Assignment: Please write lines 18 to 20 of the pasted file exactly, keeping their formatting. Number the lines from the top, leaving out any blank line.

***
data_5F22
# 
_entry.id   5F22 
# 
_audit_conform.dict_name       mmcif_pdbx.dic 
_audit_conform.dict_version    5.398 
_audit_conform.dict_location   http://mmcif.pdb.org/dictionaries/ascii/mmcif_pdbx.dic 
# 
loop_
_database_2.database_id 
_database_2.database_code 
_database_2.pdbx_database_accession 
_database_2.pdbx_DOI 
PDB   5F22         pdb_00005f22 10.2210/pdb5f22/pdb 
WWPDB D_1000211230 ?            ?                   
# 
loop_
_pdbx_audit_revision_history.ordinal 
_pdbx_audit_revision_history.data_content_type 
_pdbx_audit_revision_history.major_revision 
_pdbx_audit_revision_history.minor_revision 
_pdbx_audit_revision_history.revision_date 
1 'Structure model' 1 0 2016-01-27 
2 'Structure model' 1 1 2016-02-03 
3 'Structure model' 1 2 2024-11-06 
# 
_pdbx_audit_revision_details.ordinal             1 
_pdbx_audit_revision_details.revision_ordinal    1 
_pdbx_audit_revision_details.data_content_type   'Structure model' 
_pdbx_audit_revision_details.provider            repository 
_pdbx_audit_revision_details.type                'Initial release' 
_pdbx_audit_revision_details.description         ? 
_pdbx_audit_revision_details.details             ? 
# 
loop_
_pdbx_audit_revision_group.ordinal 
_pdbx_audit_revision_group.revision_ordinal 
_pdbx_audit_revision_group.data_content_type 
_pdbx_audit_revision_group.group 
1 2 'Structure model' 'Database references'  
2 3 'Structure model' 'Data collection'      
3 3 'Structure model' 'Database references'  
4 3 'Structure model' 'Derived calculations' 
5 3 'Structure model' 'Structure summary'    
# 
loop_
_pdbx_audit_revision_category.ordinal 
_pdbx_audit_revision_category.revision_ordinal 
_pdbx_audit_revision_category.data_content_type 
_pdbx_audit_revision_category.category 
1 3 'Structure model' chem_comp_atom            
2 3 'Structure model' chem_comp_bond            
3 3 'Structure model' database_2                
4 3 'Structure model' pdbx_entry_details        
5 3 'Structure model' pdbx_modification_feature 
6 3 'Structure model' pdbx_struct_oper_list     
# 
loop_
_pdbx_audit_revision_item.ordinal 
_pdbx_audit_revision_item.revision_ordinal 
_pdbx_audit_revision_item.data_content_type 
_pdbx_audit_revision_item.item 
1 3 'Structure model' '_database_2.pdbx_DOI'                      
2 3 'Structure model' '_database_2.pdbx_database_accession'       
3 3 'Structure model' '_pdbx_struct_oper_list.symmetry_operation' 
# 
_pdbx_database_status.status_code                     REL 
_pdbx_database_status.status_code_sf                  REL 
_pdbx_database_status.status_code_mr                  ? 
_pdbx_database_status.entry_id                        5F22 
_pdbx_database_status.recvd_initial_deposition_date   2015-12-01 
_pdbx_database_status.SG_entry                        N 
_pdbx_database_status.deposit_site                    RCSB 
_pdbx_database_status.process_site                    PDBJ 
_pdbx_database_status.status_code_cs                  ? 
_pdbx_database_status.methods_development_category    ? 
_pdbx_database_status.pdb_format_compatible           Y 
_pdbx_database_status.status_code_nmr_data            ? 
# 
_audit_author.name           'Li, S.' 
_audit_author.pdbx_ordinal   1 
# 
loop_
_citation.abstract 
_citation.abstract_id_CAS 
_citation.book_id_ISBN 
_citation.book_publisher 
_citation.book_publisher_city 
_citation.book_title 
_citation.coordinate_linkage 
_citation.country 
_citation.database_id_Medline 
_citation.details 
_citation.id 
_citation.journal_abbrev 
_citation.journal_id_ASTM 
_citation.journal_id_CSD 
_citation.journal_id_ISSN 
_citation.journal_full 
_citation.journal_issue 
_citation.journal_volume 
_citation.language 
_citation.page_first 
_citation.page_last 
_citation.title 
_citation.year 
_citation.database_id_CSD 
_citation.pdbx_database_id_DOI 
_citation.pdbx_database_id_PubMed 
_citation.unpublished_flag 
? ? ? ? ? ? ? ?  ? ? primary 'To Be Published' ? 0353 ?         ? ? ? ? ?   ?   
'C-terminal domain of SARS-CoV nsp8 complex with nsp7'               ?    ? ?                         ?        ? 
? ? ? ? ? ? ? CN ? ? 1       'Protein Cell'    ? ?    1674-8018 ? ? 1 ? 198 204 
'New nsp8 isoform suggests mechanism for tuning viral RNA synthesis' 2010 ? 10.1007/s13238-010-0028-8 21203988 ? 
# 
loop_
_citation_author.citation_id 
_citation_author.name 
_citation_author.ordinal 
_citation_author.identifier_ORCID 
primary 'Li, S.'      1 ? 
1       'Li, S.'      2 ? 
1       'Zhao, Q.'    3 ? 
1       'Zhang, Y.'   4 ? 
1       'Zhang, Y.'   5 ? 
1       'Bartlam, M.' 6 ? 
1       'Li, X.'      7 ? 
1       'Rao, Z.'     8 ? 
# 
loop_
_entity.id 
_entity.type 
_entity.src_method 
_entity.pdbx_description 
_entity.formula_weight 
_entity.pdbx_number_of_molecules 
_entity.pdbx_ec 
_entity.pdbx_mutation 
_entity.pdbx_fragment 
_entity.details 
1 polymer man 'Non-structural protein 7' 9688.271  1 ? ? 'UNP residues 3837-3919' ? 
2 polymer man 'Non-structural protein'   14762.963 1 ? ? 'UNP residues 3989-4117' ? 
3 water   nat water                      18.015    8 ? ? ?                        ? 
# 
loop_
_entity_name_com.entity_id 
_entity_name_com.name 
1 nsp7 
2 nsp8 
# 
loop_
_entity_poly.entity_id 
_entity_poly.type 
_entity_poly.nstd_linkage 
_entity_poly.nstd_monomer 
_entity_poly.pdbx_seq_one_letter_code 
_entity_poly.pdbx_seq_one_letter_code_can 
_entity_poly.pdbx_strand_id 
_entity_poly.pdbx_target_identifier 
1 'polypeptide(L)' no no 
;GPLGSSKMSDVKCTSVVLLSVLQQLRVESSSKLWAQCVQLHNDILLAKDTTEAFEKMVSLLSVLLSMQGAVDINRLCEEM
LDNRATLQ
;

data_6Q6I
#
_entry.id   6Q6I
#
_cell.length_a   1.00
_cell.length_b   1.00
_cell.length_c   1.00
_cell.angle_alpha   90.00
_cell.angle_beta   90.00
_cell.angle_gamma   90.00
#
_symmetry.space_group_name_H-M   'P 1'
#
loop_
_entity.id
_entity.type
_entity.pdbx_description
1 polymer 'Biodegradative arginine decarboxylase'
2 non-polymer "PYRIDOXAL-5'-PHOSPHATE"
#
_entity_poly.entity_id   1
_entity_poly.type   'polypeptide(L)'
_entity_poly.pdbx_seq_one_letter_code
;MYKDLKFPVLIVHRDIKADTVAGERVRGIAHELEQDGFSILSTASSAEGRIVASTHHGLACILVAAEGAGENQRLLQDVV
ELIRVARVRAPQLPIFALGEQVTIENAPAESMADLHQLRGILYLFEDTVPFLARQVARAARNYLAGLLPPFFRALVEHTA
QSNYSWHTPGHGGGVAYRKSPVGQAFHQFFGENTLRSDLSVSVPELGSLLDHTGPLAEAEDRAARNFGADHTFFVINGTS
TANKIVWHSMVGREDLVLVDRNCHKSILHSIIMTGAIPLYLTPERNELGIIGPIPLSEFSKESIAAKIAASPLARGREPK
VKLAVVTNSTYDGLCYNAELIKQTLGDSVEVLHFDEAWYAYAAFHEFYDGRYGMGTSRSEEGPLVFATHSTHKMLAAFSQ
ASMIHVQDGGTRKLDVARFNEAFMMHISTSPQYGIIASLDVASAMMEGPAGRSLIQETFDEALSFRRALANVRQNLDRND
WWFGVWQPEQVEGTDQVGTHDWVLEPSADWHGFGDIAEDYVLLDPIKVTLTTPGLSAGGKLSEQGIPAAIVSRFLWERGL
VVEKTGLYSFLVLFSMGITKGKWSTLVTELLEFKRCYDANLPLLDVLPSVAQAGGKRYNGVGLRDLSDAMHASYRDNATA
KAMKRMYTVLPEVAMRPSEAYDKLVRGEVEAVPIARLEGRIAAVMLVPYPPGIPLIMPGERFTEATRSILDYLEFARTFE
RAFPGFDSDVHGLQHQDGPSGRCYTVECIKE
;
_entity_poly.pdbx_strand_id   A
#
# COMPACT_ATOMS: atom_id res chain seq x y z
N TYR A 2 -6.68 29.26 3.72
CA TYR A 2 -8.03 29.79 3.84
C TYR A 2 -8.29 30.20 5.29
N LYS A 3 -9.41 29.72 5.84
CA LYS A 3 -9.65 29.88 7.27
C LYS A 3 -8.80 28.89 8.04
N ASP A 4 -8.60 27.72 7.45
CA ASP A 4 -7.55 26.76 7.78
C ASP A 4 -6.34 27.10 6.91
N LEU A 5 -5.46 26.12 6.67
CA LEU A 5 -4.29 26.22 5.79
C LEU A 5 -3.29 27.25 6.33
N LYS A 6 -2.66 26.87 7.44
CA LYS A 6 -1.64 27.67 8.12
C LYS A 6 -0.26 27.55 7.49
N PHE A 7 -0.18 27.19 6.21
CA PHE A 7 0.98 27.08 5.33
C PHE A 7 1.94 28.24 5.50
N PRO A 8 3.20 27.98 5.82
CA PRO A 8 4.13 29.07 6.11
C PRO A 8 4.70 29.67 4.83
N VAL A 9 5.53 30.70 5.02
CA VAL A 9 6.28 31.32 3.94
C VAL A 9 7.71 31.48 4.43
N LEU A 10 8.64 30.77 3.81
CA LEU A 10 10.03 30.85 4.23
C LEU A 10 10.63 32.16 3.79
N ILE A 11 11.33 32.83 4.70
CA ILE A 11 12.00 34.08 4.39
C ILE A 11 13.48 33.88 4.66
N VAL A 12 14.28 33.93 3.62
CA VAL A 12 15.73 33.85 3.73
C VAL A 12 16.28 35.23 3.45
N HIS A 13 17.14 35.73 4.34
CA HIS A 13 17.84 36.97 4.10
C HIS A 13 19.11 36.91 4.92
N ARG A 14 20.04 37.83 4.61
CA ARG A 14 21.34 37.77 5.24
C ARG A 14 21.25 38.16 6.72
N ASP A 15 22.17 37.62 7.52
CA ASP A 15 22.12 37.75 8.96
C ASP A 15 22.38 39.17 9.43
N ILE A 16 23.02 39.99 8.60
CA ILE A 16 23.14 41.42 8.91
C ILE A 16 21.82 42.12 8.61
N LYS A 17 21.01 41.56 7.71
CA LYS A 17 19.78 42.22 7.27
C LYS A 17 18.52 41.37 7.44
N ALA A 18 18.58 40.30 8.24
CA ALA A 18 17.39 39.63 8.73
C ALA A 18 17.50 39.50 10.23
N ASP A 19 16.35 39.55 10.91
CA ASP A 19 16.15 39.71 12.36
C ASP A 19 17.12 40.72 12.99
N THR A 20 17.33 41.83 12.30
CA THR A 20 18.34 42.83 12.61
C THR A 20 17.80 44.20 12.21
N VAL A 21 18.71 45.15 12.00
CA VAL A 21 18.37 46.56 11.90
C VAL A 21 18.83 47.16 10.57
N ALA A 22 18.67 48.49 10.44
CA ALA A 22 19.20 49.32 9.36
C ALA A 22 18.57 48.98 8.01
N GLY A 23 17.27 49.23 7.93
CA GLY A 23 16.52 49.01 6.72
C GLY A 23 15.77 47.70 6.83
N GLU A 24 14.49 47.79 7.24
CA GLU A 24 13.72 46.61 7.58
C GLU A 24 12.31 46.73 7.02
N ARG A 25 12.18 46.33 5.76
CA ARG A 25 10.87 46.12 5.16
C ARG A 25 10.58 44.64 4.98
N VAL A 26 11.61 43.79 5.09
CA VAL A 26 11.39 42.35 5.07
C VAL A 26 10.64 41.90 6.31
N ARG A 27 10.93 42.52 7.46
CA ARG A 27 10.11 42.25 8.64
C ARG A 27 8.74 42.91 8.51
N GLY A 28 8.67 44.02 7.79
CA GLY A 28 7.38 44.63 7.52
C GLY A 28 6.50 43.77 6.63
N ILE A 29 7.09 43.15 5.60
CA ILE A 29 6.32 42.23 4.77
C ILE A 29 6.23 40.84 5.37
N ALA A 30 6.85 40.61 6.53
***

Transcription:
_pdbx_audit_revision_history.ordinal 
_pdbx_audit_revision_history.data_content_type 
_pdbx_audit_revision_history.major_revision 